Men Who Survive Cancer and Stay Active Live Longer

Mark L. Fuerst

Physical activity significantly extends the lives of men who have survived cancer, according to the results of a new study.

Physical activity significantly extends the lives of men who have survived cancer, according to the results of a new study.

“We found that men who had survived cancer and were the most active had the lowest risk of dying from all causes, specifically from cancer and cardiovascular disease. With increasing amounts of activity, we saw decreasing risks of death across the different causes of death,” said coauthor Kathleen Y. Wolin, PhD, of Loyola University Chicago Stritch School of Medicine.

The study adds to the growing body of literature showing that physical activity decreases the risk of dying for cancer survivors. “Physical activity also improves the quality of life for cancer survivors,” said Dr Wolin. “We recommend that cancer survivors be physically active both during and after treatment for cancer.”

Although the number of cancer survivors is increasing rapidly, little is known about whether engaging in physical activity after a cancer diagnosis is associated with lower mortality rates in men. Dr Wolin and colleagues conducted a prospective cohort study of 1021 men, average age 71 years, who were diagnosed with cancer (other than nonmelanoma skin cancer). These men were participants in the Harvard Alumni Health Study, initiated in the1960s, which included men who had entered Harvard University as undergraduates between 1916 and 1950.

In questionnaires in 1988, men reported their physical activities, including walking, stair-climbing, and participation in sports and recreational activities. Their physical activities were updated in 1993, and the men were monitored until 2008. At that time, 777 men had died, 337 men from cancer and 190 men from cardiovascular disease.

During the period while the men were monitored, those who expended more than 12,600 kilojoules (more than 3 million calories) per week in physical activity were 48% less likely to die than those who burned fewer than 2100 kilojoules (more than 500,000 calories) per week. This finding was adjusted for age, smoking, body mass index, early parental mortality, and dietary variables.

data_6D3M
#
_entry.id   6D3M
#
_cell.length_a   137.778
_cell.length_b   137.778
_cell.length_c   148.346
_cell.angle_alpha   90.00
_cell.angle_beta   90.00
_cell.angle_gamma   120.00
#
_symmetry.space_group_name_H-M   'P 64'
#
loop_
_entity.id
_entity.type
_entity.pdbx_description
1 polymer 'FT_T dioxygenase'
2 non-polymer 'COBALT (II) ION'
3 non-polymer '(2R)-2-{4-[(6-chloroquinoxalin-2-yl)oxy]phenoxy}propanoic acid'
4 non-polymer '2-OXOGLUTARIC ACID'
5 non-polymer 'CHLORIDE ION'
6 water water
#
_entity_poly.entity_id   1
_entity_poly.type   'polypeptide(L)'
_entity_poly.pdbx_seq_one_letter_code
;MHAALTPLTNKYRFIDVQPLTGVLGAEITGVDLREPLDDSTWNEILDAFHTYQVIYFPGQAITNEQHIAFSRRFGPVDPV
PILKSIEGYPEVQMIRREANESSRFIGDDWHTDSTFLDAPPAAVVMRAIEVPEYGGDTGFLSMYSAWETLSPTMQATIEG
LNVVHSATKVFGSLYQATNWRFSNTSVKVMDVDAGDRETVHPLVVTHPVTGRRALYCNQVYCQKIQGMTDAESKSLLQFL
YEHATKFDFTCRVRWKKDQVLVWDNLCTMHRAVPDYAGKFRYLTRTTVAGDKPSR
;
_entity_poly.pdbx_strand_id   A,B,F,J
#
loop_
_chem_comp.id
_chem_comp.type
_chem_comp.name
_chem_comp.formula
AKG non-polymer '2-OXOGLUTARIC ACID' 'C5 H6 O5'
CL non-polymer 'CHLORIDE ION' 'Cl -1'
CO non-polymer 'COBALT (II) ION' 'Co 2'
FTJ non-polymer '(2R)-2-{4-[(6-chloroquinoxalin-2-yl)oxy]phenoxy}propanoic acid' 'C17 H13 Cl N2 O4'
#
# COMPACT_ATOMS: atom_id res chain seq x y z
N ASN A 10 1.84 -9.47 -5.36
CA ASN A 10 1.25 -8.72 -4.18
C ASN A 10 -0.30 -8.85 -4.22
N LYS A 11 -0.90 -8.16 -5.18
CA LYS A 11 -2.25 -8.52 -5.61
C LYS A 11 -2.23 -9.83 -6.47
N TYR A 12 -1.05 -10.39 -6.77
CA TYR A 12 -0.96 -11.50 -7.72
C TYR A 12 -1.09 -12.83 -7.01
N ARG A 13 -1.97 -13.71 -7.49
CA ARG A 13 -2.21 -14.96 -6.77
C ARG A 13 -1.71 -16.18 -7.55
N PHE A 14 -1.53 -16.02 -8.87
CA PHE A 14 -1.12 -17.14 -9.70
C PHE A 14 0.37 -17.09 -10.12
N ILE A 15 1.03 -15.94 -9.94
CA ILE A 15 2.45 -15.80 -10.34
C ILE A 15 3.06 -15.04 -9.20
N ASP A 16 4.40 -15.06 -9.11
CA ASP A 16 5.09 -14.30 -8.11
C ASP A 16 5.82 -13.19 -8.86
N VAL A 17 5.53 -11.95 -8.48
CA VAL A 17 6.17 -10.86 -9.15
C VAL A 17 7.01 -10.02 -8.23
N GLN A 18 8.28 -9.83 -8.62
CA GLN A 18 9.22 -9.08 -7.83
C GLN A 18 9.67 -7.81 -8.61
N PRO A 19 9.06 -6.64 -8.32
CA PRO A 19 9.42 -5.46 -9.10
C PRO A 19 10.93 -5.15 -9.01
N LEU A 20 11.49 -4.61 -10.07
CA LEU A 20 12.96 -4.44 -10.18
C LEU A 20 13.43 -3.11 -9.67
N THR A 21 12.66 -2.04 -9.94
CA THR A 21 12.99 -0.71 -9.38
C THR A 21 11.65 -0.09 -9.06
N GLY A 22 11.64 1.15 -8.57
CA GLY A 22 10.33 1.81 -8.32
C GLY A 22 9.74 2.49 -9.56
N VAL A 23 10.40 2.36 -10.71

There were similar findings for mortality from cancer and cardiovascular disease. The most physically active cancer survivors were 38% less likely to die of cancer and 49% less likely to die of cardiovascular disease during the follow-up period.

Dr Wolin said physical activity was noted, on average, 6 years after a cancer diagnosis, which may limit the ability to generalize findings to all cancer survivors.

There has been extensive research showing that among generally healthy, cancer-free populations, physical activity extends longevity. But there has been relatively little such research on physical activity among cancer survivors, Dr Wolin noted.

 Many cancer survivors are living longer, because of earlier diagnosis and better treatment, and their numbers are increasing rapidly. “Physical activity should be actively promoted to cancer survivors to enhance their longevity,” she said.

Dr Wolin added that the study did not look at different kinds of cancer separately. “This is an area for future research,” she said.

The researchers published their results in the January 2014 issue of Journal of Physical Activity & Health.